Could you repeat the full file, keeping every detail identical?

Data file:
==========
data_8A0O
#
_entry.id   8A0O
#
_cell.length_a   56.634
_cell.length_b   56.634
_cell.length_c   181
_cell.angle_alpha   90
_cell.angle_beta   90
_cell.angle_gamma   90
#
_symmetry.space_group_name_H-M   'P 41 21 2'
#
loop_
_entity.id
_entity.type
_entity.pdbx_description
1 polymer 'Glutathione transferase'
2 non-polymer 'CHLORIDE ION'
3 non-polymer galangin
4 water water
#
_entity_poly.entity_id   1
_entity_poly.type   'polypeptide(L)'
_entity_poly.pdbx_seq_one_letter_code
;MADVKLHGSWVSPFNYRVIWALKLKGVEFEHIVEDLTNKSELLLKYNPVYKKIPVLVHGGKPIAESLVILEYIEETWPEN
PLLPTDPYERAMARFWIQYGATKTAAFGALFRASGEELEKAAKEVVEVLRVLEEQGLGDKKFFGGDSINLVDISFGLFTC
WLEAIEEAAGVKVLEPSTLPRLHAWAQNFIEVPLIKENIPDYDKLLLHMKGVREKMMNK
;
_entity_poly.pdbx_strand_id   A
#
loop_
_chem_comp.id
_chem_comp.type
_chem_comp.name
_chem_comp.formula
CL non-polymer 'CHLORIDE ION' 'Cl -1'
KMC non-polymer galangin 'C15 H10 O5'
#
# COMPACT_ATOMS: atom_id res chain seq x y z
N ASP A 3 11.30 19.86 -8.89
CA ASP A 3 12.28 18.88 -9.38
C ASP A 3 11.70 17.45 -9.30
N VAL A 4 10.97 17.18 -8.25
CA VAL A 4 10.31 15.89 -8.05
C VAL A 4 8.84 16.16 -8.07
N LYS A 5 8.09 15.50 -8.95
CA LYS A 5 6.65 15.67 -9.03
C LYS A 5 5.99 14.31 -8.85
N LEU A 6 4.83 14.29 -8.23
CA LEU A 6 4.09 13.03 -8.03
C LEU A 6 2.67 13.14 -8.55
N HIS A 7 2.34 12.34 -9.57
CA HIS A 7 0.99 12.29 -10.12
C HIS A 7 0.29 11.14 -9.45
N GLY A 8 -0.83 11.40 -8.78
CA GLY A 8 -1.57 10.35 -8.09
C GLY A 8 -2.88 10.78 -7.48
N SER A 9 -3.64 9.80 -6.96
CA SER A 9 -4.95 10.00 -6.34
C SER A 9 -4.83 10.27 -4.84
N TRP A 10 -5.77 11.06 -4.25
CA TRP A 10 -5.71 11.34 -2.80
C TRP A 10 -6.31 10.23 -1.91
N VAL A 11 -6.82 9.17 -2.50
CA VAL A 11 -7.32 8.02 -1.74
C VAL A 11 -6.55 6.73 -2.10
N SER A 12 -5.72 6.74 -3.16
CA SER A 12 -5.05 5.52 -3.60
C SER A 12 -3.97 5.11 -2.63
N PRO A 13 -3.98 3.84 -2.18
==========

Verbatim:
data_8A0O
#
_entry.id   8A0O
#
_cell.length_a   56.634
_cell.length_b   56.634
_cell.length_c   181
_cell.angle_alpha   90
_cell.angle_beta   90
_cell.angle_gamma   90
#
_symmetry.space_group_name_H-M   'P 41 21 2'
#
loop_
_entity.id
_entity.type
_entity.pdbx_description
1 polymer 'Glutathione transferase'
2 non-polymer 'CHLORIDE ION'
3 non-polymer galangin
4 water water
#
_entity_poly.entity_id   1
_entity_poly.type   'polypeptide(L)'
_entity_poly.pdbx_seq_one_letter_code
;MADVKLHGSWVSPFNYRVIWALKLKGVEFEHIVEDLTNKSELLLKYNPVYKKIPVLVHGGKPIAESLVILEYIEETWPEN
PLLPTDPYERAMARFWIQYGATKTAAFGALFRASGEELEKAAKEVVEVLRVLEEQGLGDKKFFGGDSINLVDISFGLFTC
WLEAIEEAAGVKVLEPSTLPRLHAWAQNFIEVPLIKENIPDYDKLLLHMKGVREKMMNK
;
_entity_poly.pdbx_strand_id   A
#
loop_
_chem_comp.id
_chem_comp.type
_chem_comp.name
_chem_comp.formula
CL non-polymer 'CHLORIDE ION' 'Cl -1'
KMC non-polymer galangin 'C15 H10 O5'
#
# COMPACT_ATOMS: atom_id res chain seq x y z
N ASP A 3 11.30 19.86 -8.89
CA ASP A 3 12.28 18.88 -9.38
C ASP A 3 11.70 17.45 -9.30
N VAL A 4 10.97 17.18 -8.25
CA VAL A 4 10.31 15.89 -8.05
C VAL A 4 8.84 16.16 -8.07
N LYS A 5 8.09 15.50 -8.95
CA LYS A 5 6.65 15.67 -9.03
C LYS A 5 5.99 14.31 -8.85
N LEU A 6 4.83 14.29 -8.23
CA LEU A 6 4.09 13.03 -8.03
C LEU A 6 2.67 13.14 -8.55
N HIS A 7 2.34 12.34 -9.57
CA HIS A 7 0.99 12.29 -10.12
C HIS A 7 0.29 11.14 -9.45
N GLY A 8 -0.83 11.40 -8.78
CA GLY A 8 -1.57 10.35 -8.09
C GLY A 8 -2.88 10.78 -7.48
N SER A 9 -3.64 9.80 -6.96
CA SER A 9 -4.95 10.00 -6.34
C SER A 9 -4.83 10.27 -4.84
N TRP A 10 -5.77 11.06 -4.25
CA TRP A 10 -5.71 11.34 -2.80
C TRP A 10 -6.31 10.23 -1.91
N VAL A 11 -6.82 9.17 -2.50
CA VAL A 11 -7.32 8.02 -1.74
C VAL A 11 -6.55 6.73 -2.10
N SER A 12 -5.72 6.74 -3.16
CA SER A 12 -5.05 5.52 -3.60
C SER A 12 -3.97 5.11 -2.63
N PRO A 13 -3.98 3.84 -2.18